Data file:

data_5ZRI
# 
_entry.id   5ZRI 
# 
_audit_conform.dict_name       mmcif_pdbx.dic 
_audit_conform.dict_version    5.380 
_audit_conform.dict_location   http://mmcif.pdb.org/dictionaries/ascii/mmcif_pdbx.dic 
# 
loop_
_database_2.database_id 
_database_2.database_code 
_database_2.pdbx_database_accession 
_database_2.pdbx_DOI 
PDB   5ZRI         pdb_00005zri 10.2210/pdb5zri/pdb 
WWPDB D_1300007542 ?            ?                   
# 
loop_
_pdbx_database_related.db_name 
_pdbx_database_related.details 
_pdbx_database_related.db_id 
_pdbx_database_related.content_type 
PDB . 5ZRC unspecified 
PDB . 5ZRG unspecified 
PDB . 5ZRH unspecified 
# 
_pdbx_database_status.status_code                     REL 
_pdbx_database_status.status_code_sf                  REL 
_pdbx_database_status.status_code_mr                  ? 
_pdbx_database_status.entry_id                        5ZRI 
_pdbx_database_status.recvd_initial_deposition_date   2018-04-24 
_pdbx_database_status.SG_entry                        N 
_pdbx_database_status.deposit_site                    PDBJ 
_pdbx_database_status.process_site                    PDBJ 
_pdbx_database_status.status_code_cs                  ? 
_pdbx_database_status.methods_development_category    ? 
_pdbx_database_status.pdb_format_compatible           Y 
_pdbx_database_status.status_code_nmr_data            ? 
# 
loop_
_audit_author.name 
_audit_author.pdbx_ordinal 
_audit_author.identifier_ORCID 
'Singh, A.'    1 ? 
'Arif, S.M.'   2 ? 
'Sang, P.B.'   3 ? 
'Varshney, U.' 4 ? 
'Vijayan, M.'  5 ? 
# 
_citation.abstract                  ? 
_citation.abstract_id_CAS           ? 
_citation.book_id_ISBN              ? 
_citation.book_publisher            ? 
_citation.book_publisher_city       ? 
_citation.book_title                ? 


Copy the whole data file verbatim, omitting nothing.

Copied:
data_5ZRI
# 
_entry.id   5ZRI 
# 
_audit_conform.dict_name       mmcif_pdbx.dic 
_audit_conform.dict_version    5.380 
_audit_conform.dict_location   http://mmcif.pdb.org/dictionaries/ascii/mmcif_pdbx.dic 
# 
loop_
_database_2.database_id 
_database_2.database_code 
_database_2.pdbx_database_accession 
_database_2.pdbx_DOI 
PDB   5ZRI         pdb_00005zri 10.2210/pdb5zri/pdb 
WWPDB D_1300007542 ?            ?                   
# 
loop_
_pdbx_database_related.db_name 
_pdbx_database_related.details 
_pdbx_database_related.db_id 
_pdbx_database_related.content_type 
PDB . 5ZRC unspecified 
PDB . 5ZRG unspecified 
PDB . 5ZRH unspecified 
# 
_pdbx_database_status.status_code                     REL 
_pdbx_database_status.status_code_sf                  REL 
_pdbx_database_status.status_code_mr                  ? 
_pdbx_database_status.entry_id                        5ZRI 
_pdbx_database_status.recvd_initial_deposition_date   2018-04-24 
_pdbx_database_status.SG_entry                        N 
_pdbx_database_status.deposit_site                    PDBJ 
_pdbx_database_status.process_site                    PDBJ 
_pdbx_database_status.status_code_cs                  ? 
_pdbx_database_status.methods_development_category    ? 
_pdbx_database_status.pdb_format_compatible           Y 
_pdbx_database_status.status_code_nmr_data            ? 
# 
loop_
_audit_author.name 
_audit_author.pdbx_ordinal 
_audit_author.identifier_ORCID 
'Singh, A.'    1 ? 
'Arif, S.M.'   2 ? 
'Sang, P.B.'   3 ? 
'Varshney, U.' 4 ? 
'Vijayan, M.'  5 ? 
# 
_citation.abstract                  ? 
_citation.abstract_id_CAS           ? 
_citation.book_id_ISBN              ? 
_citation.book_publisher            ? 
_citation.book_publisher_city       ? 
_citation.book_title                ? 